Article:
Q&A SSD Fresh, anyone heard of this?

MacDefender

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Oct 13, 2019
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You clearly confusing mobile storage with desktop storage, Apple does not fabricate SSDs.

At max all that Apple has done is SSHD, not SSDs (which are hybrids) they call Fusion Drives, and this are not used in their laptops for obvious reasons, those pack Samsung SSDs as I already stated.
That is all wrong, again. Apple acquired Anobit and started making their own SSDs, hardware and software, at that point. Fusion drives are no longer made at all.

the Macs made since 2018 have a T2 bridge that acts as the storage and south bridge and that is an iPhone derived chip which has an onboard storage controller. This technology stack is identical to the storage stack on the iPhone X and newer. These machines don’t even take off the shelf NVMe or SATA SSDs and can’t boot from them at all, though they are supported for additional storage.
 

Local Host

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Sep 26, 2017
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Apple pretty much using Toshiba SSDs nowadays, wasn't aware they not currently using Samsung which was present on previous gen, What types of SSD do different series of MacBook Air has? Its differences and specs.
That is all wrong, again. Apple acquired Anobit and started making their own SSDs, hardware and software, at that point. Fusion drives are no longer made at all.

the Macs made since 2018 have a T2 bridge that acts as the storage and south bridge and that is an iPhone derived chip which has an onboard storage controller. This technology stack is identical to the storage stack on the iPhone X and newer. These machines don’t even take off the shelf NVMe or SATA SSDs and can’t boot from them at all, though they are supported for additional storage.
You claim Fusion drivers are no longer made, yet Apple is still selling the latest iMac with Fusion drives, at this point the topic is not only going off topic, but you keep making up as you go, iMac - Technical Specifications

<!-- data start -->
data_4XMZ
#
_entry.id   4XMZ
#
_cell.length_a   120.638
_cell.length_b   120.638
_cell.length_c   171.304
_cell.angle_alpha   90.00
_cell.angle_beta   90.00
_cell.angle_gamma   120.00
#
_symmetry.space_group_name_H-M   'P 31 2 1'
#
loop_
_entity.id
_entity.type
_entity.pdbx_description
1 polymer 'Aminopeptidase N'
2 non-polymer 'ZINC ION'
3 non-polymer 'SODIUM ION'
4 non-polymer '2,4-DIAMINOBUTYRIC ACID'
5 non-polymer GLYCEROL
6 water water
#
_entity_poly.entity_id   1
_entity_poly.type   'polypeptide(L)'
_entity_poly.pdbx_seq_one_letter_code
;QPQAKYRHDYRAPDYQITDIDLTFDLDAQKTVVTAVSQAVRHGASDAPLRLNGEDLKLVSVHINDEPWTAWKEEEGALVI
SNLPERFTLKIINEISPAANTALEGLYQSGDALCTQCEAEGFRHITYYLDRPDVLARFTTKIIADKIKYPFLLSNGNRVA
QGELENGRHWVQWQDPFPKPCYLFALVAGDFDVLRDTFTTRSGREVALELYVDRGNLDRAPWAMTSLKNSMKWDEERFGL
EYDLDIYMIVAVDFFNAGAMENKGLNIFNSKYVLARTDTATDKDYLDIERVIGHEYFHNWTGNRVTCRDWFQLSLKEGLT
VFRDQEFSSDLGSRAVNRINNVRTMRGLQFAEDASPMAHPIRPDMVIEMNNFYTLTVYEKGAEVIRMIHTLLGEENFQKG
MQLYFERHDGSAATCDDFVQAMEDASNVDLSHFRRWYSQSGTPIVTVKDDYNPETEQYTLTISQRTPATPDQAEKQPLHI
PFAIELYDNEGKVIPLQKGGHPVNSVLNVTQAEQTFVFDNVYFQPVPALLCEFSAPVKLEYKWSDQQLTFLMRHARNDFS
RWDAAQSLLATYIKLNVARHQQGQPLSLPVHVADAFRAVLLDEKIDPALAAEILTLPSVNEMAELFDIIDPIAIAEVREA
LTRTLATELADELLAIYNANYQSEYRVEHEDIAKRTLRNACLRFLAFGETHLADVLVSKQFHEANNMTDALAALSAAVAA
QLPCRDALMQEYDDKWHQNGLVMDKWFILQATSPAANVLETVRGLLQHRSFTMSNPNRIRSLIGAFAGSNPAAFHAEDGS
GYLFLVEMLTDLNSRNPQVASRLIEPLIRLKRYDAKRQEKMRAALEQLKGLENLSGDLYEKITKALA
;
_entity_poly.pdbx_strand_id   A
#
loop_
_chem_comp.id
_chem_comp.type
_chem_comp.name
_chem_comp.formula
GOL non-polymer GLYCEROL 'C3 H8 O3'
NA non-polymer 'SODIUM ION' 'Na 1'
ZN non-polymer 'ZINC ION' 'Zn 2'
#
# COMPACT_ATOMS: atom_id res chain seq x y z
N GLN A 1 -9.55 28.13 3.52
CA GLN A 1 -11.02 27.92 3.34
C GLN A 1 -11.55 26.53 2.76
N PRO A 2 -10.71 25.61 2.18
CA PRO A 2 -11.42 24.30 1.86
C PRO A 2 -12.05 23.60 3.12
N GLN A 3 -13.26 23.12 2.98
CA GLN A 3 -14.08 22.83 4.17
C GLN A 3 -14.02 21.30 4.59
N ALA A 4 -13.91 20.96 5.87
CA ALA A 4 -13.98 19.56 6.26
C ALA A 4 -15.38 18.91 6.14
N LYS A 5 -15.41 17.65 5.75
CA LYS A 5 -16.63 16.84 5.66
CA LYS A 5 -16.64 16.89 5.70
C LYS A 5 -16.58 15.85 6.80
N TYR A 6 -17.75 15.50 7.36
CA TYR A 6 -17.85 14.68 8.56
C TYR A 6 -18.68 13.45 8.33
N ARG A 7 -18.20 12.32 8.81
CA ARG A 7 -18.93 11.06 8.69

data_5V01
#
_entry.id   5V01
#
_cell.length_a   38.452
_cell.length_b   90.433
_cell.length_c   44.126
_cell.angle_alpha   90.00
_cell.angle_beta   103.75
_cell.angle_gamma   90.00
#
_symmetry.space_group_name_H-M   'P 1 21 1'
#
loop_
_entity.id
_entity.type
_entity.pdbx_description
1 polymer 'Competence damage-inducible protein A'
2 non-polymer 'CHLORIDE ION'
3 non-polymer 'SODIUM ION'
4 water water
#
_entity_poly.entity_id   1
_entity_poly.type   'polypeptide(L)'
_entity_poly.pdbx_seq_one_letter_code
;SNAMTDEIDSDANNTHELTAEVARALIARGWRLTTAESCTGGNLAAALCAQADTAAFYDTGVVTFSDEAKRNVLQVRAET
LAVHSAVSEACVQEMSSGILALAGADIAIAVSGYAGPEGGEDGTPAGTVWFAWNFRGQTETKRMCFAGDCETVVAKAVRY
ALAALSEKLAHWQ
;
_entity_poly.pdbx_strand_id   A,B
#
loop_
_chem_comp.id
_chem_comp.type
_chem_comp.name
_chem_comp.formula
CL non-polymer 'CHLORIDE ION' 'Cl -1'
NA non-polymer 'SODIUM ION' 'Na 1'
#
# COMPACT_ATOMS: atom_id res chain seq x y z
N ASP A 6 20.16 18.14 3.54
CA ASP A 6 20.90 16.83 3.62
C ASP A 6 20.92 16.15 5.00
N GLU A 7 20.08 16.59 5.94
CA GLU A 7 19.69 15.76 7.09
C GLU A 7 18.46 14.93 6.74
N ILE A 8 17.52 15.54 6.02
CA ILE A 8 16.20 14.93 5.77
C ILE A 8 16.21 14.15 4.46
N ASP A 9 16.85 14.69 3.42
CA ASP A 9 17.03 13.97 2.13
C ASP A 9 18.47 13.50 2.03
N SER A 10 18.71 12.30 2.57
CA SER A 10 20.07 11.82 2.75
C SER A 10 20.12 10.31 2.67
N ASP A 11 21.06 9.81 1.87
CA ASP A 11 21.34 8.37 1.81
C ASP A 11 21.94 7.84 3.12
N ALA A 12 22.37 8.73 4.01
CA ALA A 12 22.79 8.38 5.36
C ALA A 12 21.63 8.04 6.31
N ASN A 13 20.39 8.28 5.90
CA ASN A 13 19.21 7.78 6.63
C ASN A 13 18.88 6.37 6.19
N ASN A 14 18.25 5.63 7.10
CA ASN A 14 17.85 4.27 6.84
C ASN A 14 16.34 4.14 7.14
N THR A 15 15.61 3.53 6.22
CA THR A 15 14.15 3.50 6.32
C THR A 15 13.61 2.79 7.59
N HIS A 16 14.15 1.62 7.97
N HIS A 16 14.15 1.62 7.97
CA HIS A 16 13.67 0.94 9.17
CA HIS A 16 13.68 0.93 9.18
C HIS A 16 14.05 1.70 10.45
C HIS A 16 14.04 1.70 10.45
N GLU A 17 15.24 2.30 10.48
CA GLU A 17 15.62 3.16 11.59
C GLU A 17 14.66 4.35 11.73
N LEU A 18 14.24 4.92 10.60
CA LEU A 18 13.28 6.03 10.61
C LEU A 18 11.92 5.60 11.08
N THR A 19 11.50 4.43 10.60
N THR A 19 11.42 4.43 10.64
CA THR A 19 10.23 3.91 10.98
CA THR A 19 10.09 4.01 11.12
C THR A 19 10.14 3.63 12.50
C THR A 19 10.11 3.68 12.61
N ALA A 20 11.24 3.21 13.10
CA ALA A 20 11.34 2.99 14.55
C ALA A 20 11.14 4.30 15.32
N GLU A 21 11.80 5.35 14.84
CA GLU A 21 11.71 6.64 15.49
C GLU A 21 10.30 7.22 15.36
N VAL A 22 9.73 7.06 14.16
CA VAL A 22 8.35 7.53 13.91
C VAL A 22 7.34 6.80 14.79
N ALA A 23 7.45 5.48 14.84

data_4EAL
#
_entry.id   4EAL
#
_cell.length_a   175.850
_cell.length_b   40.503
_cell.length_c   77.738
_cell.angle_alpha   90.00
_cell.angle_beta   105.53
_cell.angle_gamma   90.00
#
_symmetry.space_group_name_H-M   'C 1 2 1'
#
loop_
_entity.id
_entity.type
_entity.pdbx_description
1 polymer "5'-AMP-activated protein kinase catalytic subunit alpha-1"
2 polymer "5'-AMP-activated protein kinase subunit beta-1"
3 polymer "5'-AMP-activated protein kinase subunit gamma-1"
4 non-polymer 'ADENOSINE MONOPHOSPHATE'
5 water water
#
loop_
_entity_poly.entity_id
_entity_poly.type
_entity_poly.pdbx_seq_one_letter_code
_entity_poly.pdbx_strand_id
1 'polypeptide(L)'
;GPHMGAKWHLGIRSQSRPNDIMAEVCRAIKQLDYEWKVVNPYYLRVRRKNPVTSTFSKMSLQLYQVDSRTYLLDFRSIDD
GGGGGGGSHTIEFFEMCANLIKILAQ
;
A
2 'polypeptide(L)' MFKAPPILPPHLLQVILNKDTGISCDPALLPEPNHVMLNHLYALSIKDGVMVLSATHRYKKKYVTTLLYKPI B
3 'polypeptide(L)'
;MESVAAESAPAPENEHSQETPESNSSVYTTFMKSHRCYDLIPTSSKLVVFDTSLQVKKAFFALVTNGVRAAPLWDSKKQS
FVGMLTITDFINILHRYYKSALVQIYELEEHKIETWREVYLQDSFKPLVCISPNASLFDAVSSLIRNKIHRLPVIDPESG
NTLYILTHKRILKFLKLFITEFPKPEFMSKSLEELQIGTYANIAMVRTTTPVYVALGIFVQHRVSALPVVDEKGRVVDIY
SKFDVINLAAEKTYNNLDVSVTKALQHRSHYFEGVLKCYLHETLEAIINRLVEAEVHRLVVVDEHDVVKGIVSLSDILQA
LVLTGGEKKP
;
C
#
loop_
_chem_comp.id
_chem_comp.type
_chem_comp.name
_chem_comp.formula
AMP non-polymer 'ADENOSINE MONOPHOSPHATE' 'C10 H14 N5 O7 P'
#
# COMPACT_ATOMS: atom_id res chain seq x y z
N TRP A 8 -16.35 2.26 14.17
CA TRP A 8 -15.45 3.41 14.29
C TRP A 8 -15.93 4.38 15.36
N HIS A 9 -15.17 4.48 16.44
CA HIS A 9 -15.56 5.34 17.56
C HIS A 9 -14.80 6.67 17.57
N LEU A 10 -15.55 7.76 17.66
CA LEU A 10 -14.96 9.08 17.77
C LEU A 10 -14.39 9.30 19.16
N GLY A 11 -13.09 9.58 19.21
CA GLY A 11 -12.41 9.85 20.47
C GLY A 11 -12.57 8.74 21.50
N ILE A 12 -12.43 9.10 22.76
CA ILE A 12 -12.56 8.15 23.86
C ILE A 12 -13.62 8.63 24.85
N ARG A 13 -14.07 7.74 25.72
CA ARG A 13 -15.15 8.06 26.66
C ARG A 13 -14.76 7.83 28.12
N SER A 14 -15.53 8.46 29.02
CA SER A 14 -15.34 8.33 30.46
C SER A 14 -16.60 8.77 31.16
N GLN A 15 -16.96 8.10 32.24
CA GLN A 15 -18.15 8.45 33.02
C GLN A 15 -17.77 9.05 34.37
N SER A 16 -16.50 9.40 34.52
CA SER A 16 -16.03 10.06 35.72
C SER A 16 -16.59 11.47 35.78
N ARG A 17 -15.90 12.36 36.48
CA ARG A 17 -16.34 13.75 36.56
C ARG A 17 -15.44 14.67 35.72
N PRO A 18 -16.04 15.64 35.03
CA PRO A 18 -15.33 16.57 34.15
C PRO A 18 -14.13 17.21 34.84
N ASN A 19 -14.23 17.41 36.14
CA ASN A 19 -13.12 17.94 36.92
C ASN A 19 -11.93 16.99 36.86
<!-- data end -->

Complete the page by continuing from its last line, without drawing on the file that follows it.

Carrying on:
MacDefender

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The article stops before 2018 and the T2 chip but here’s a tear down of one of the first T2 Macs: MacBook Pro 13" Touch Bar 2018 Teardown

The onboard SSD just has some toshiba NAND chips, no controller. It is connected to the T2 chip. The T2 firmware has been decrypted thanks to the recent jailbreak and the driver stack is identical to iPhones, the SSD is connected via a proprietary bus to the T2, with a controller core inside the T2 that runs storage firmware, and all of that is exposed to the OS via an emulated NVMe interface.
 

MacDefender

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You claim Fusion drivers are no longer made, yet Apple is still selling the latest iMac with Fusion drives, at this point the topic is not only going off topic, but you keep making up as you go, iMac - Technical Specifications
These are older models they continue to sell. If you look at a recently refreshed model like the 27” and not the 21.5” which was updated in the last year, fusion drives are gone.
 

MacDefender

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Code:
    | |   +-o ans@77400000  <class AppleARMIODevice, id 0x10000018a, registered, matched, active, busy 0 (316 ms), retain 3114>